September 22, 2008, 6:00 am

A Story About Banks: They Are NOT In The Real Estate Business

by: The Financial Blogger    Category: Banks and You,Properties
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Once upon a time, there was a guy with a family, high ambition but without a penny in his pocket. This man wanted to provide a safe place for his family and he wanted to manage his own piece of land so he can live from the products he would cultivate. He had a good plan, he was ready to work hard but yet he didn’t have a penny.



There was this other man; he had a family, money and not much ambition. He didn’t know what to do with his money but was surely interested to have it working for him. Once day, the two men meet each other and they start talking about their project respectively.

I’m trying to put money aside so I can buy my own farm. I am tired to rent a small place; I want something good for my family. The problem is that I don’t have enough money to buy anything! Says the first one.

– Really? I’m actually looking for a way to make money from my money. I don’t want to work anymore, but I would surely lend you some money in exchange of a steady payment at a low interest rate. In order to make sure I don’t lose my money, I would keep possession of the land and the farm until you pay me back.

After a few beers, both men agree on the term of the contract. After a few months, the man who had money was quite happy to receive the other guy’s payment every month. He was making more money everyday and he didn’t have to do much. He thought that he could lend more money to more people.

His process was simple; he simple had to calculate if the counterpart was able to make their payment back. Since he knew everybody in his village, it was quite easy to know if he could or couldn’t lend money to an individual. So he started to lend more money to more people.

He never thought this would be that easy to make money! After a year, he was receiving so many payments that he decided to expand his activities and not only finance farms but homes and lands. After all, he had rights over all those properties and they were increasing in value. What could go wrong?

The man shortly became the richest individual of the village. Everybody had a debt with him and “he owned” half of the place.

Unfortunately, good things turn sour if they are left on the counter for too long. The village economy was based on a factory that buys vegetables, fruits and meat from the farmers. So if you were not working at the factory, your job was indirectly dependant of this business from one way or another.

One day, the manager announced that he had to cut down the production by half since there were another factory in another village offering lower prices. This is how half of the village lost their jobs because of this bad news.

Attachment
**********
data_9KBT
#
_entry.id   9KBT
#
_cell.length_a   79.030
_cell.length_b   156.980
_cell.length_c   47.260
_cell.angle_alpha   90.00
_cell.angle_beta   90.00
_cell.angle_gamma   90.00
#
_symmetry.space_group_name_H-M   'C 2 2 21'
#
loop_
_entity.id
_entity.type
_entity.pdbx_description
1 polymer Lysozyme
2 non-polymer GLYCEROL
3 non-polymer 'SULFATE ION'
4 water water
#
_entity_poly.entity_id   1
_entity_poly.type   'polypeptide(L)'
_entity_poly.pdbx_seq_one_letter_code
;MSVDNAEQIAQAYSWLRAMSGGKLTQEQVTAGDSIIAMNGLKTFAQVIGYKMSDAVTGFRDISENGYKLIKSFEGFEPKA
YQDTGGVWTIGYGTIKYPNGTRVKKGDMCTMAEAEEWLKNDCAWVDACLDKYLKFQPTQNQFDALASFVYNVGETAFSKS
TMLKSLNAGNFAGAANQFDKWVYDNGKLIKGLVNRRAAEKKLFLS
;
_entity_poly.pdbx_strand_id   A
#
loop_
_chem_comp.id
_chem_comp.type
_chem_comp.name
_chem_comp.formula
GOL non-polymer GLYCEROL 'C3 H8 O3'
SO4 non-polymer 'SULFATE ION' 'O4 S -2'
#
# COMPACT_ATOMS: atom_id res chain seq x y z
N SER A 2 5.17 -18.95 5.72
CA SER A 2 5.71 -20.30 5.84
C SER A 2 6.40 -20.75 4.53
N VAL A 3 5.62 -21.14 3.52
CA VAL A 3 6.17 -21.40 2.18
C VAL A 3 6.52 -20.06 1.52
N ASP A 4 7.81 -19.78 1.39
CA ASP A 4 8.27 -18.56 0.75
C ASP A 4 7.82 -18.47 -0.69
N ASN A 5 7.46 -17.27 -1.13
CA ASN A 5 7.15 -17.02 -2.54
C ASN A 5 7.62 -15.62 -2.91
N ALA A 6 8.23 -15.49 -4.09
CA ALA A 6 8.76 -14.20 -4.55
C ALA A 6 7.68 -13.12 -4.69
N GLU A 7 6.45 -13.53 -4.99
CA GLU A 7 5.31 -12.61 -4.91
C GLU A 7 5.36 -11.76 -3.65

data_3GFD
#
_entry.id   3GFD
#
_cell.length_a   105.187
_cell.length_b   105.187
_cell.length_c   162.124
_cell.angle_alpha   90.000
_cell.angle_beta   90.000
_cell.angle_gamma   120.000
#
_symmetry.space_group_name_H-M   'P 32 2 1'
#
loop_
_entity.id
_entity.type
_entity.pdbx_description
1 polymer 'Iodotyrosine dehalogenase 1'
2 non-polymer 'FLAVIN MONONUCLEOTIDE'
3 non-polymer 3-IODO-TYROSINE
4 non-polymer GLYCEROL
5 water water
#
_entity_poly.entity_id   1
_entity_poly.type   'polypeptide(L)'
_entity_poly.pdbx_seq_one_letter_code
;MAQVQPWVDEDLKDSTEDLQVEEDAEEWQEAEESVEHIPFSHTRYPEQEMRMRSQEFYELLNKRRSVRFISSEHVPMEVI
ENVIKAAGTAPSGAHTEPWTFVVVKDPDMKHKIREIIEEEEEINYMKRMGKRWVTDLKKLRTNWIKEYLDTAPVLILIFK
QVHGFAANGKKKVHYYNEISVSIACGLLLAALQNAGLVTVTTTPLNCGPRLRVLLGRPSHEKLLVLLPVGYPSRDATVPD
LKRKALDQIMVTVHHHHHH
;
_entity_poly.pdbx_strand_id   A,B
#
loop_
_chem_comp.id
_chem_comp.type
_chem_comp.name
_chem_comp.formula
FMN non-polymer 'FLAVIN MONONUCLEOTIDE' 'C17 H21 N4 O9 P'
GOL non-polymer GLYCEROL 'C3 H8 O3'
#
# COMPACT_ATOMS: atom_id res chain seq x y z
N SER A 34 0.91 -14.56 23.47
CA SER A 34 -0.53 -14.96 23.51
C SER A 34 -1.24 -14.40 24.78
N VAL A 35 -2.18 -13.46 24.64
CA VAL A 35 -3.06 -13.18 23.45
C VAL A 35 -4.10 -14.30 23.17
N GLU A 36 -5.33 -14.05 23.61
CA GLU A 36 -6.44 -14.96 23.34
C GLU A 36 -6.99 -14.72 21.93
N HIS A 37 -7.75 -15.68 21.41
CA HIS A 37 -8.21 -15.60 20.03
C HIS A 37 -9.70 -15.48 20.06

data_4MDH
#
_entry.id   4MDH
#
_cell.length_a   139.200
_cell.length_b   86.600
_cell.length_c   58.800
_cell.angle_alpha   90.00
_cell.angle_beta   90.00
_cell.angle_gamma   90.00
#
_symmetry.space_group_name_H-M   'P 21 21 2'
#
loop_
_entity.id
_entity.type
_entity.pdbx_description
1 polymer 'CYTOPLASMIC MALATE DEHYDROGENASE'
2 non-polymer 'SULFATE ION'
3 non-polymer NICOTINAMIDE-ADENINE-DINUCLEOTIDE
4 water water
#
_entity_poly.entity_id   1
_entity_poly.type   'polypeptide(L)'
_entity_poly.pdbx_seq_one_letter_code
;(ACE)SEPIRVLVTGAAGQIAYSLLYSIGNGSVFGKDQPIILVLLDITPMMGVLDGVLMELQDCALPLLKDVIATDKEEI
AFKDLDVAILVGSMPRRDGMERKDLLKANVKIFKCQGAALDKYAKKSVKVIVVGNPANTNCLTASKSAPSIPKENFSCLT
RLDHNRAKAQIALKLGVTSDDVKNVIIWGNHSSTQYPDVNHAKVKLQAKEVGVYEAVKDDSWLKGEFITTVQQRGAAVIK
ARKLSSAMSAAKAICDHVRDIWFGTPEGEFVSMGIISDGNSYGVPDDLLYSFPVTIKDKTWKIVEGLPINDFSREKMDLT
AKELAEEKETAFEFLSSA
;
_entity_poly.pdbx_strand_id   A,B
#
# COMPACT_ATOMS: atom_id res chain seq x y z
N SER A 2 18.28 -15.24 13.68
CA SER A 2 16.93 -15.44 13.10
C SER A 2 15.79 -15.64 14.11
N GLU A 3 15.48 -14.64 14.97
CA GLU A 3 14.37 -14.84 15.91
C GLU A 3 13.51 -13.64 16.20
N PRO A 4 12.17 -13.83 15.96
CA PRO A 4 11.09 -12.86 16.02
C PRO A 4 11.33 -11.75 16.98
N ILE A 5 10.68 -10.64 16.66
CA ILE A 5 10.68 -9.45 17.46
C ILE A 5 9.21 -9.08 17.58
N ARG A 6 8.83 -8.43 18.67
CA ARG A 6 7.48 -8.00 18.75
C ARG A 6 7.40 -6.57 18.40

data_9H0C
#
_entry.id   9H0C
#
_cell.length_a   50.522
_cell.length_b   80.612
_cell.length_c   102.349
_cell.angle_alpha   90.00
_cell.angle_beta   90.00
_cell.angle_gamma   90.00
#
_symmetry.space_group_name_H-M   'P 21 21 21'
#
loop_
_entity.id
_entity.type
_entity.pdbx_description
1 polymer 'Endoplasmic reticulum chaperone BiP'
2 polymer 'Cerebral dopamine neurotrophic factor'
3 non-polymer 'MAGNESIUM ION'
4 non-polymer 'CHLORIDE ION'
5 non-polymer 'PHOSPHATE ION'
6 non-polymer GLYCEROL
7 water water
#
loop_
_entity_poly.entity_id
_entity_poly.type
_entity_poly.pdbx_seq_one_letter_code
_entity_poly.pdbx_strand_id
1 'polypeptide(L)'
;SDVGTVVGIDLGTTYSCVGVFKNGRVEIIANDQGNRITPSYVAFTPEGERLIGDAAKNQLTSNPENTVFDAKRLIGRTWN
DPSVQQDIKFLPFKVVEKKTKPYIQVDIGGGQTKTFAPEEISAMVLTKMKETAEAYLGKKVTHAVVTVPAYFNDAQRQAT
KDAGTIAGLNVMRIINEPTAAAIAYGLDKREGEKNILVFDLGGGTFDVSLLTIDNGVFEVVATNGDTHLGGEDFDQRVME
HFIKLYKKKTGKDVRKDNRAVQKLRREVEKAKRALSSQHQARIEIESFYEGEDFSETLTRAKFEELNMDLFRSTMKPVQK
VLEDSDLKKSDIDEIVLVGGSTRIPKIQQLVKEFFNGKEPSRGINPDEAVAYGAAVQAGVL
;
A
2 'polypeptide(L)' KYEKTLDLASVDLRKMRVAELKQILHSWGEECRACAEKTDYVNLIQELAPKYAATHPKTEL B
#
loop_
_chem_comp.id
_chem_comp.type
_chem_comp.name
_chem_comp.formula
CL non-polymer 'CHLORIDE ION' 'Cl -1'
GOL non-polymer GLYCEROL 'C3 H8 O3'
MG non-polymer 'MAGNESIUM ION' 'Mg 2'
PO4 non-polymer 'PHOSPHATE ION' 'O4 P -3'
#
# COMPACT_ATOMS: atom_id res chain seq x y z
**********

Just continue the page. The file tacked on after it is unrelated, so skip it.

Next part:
People were starting to have difficulties in paying the rich man back. At one point, he was receiving only half of what he used to get. Therefore, he decided to take back farms, properties and land thinking he can sell them and lend to other people.

So he gradually took back “his” properties and put them for sale. The problem is that people were leaving the village to work elsewhere since there was no future for him. After a few months, the rich man had a lot of properties on his hand and nobody wanted to buy them. He started to run out of money and had to sell everything at a fractioned price to another wealthy business man.

In the end, the rich man lost everything he had built because he was in the lending industry and not in the real estate business. And this is why banks are not interested in lending to people who show lack of income. They do not want to repossess your property since they are not in that business. We presently have a really good example of what happen when they are trying too much in the real estate business!

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Comments

Very interest take on what’s happening in today’s overall downturn on the sub-prime crisis.

Great article!

The best way to explain concepts is through a good story.

[…] greed was a big part of what did Lehman in. That’s not the point right now, but here’s a link to a great non-technical blog post by The Financial Blogger explaining what […]

Thanks for clarifying what happened on Wall Street – this really made the issues very clear. I especially like how you explained how the entire village was affected by the fall of the “market.”

Anyway, because banks are “NOT in The Real Estate Business,” this issue can and probably will spread to other industries, which is why employees all over Manhattan are extremely worried. In Lehman’s case, thought, the Barclays deal may help a bit. Here’s what I wrote about the issue after I attended Comptroller Thompson’s briefing about the Wall Street crisis: http://blogs.journalism.cuny.edu/interactivefundamentals/2008/09/22/the-multiplier-effect/

[…] The Financial Blogger looks at why banks don’t want to be in the real estate business. […]

It looks to me that not only are banks NOT in teh real estate business, they are NOT in the insurance business also 🙂

[…] Financial Blogger: A Story About Banks: They Are NOT In The Real Estate Business […]

[…] A Story About Bank: They Are Not In The Real Estate Business! […]

But surely the banks know a few real estate folks who would be happy to take care of this on their behalf for the same nominal fee?

It’s incestuous. But this was a great article 🙂

[…] Financial Blogger presents A Story About Banks: They are Not in the Real Estate Business. Personal […]

Great article!

Stories and fables are a great way to teach principles.